Here are a few additional tips for impressing the interviewer while remaining authentic and confident.
- Choose Your Passion: Choose interests you can demonstrate a true passion for, whether due to the number of years you’ve done it or any projects you participated in or even recognitions you received.
- Be Humble: Although you might mention an award, don’t use your time to list all the awards you’ve received, as this might come off as arrogant or otherwise tacky.
- Don’t Over-explain: Describe why you like your particular interests, but don’t over-explain. It’s easy to get carried away by talking about something you love, but you still want to keep your answer concise.
- Select Only 2-3 Interests: Instead of listing as many interests as possible to seem “well-rounded,” share only two or three of the top contenders. This will be easier for the interviewer to remember.
- Pick Unrelated Interests: If it’s important to demonstrate your well-roundedness, be sure to pick three unrelated interests, such as one sport, one art, and one unique activity.
Additional Questions To Be Aware Of
“What are your interests?” isn’t the only compelling question you might be asked in your next interview. Here are some additional questions you might also want to prepare for.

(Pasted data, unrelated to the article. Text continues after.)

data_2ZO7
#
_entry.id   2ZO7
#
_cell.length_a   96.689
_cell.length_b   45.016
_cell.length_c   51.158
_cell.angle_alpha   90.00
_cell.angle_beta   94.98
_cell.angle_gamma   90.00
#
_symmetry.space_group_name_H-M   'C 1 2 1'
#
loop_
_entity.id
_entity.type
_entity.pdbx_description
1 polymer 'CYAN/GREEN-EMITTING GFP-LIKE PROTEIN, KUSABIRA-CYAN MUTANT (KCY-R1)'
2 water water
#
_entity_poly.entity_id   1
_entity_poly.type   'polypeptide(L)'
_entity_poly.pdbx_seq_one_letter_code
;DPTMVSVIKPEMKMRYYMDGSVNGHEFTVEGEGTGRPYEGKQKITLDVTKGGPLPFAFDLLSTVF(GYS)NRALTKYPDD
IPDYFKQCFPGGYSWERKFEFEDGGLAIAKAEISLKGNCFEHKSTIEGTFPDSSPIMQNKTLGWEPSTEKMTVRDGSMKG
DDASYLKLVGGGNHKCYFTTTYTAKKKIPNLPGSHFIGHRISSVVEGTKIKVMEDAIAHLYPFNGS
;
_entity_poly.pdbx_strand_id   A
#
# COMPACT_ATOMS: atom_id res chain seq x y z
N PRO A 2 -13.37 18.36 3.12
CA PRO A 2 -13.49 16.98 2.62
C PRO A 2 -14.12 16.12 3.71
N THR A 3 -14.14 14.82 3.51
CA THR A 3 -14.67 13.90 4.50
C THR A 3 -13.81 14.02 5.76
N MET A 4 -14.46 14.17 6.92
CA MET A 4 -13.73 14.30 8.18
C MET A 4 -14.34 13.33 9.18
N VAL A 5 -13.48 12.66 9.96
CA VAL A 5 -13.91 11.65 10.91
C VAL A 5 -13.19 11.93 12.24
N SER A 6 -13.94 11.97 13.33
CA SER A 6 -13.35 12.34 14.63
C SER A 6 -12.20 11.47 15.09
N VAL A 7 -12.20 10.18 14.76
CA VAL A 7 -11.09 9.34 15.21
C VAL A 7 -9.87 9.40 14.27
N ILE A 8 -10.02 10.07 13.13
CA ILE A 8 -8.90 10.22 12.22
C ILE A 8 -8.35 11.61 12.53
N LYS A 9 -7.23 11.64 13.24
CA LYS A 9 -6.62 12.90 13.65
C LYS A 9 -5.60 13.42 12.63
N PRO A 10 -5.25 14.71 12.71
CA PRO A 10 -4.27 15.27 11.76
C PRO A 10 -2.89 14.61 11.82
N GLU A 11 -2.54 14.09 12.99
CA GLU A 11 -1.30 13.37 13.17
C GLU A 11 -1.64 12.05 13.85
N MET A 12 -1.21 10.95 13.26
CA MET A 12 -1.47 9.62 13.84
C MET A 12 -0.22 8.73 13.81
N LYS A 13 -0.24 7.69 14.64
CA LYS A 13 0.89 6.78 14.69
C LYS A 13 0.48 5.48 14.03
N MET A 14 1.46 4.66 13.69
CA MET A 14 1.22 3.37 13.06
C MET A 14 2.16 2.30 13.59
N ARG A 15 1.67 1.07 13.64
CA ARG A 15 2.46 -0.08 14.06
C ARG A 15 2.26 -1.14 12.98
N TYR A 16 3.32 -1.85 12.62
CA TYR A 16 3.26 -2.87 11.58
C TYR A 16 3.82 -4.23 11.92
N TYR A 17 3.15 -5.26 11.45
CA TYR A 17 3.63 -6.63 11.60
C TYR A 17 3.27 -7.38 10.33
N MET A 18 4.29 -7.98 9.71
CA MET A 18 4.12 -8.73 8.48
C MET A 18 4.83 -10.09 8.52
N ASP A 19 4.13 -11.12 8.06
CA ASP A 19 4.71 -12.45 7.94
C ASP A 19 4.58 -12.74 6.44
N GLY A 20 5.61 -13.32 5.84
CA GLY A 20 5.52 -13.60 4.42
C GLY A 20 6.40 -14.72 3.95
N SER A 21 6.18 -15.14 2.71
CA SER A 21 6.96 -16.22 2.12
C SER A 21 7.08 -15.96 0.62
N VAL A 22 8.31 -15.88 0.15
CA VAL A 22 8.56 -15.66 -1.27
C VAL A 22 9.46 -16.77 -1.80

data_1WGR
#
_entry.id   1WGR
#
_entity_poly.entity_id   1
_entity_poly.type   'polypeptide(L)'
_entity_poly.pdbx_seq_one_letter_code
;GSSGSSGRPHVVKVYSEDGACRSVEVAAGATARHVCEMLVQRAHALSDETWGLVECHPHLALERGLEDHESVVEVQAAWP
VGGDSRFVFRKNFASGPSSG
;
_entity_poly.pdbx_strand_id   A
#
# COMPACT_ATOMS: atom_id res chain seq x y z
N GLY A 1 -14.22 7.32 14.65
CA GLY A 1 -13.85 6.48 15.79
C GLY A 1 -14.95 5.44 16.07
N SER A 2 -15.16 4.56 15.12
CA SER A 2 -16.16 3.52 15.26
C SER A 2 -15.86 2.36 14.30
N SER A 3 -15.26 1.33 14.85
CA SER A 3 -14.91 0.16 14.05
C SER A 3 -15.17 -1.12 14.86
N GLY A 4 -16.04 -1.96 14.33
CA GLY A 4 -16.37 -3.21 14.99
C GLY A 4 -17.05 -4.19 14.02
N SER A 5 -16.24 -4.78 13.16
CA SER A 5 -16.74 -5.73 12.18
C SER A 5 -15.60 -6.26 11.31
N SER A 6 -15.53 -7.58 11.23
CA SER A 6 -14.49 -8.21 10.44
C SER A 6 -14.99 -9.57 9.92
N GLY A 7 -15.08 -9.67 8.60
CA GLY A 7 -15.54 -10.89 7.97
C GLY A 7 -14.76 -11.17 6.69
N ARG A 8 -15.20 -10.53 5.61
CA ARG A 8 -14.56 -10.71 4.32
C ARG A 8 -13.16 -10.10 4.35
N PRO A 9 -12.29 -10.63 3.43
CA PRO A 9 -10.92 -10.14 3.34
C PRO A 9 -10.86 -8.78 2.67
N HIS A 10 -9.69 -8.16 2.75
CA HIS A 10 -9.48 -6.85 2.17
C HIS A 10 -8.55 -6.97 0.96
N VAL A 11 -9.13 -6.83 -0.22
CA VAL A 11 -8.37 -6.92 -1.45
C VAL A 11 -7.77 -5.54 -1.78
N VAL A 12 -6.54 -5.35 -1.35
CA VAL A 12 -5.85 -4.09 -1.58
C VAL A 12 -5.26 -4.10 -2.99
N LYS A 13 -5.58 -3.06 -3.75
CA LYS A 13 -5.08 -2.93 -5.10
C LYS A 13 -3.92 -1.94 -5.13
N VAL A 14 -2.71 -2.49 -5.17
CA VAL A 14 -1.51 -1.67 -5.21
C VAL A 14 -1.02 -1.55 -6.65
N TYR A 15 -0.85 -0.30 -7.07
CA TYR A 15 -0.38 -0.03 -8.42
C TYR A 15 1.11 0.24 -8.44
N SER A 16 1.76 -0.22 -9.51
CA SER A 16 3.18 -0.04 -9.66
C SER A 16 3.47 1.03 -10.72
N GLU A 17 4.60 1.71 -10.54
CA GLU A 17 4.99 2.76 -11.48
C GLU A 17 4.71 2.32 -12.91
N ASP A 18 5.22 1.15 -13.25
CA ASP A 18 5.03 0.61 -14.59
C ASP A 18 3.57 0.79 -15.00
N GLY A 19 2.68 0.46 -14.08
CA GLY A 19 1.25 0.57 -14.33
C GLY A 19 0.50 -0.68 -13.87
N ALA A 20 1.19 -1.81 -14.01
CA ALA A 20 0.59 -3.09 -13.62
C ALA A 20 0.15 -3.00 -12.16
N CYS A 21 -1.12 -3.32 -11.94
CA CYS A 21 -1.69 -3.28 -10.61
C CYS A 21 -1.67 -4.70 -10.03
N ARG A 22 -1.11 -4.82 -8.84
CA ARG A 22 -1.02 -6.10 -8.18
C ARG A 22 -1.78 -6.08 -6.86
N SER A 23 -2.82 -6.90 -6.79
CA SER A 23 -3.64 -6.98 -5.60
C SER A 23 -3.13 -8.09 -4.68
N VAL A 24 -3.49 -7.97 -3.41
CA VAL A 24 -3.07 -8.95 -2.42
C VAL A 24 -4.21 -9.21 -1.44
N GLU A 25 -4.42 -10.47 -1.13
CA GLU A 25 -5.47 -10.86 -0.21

- Why Should We Hire You?: This question assesses the candidate’s understanding of the role and their ability to explain how suitable they are for it.
- Tell Me About Yourself: This general question is a great way for interviewers to open up the conversation and see what the candidate prioritizes sharing about themselves.
- What Motivates You To Do a Good Job?: An interviewer might ask this question to determine how motivated the candidate is, thus, how likely they will be able to succeed in a tough role.
- What Makes You Unique?: This question helps the interviewer gauge what makes them stand out from the other candidates.
- What Are Your Strengths and Weaknesses?: This question is useful for understanding how candidates perceive themselves and whether their strengths will be a good fit (or their weakness a dealbreaker).
Frequently Asked Questions
Here are our answers to frequently asked questions on the topic of interviews.
What are common interests?
Common interests may refer to interests many share, such as reading, hanging out with friends, or playing sports.
Common interests may also refer to the interests that you and another person realize you share, regardless of how common it is for others.
What is personal interest in a resume?
In the Personal Interest section of a resume, feel free to list the things you’re interested in outside of work, such as hobbies, activities, or areas of study.
The question “what are your interests?” may seem intimidating at first.
Still, with the right attitude, pre-selected interests to mention, and a good level of confidence, it can quickly turn into the most fun interview question to answer!
Remember to be authentic and conversational, and you should have no issue answering this question.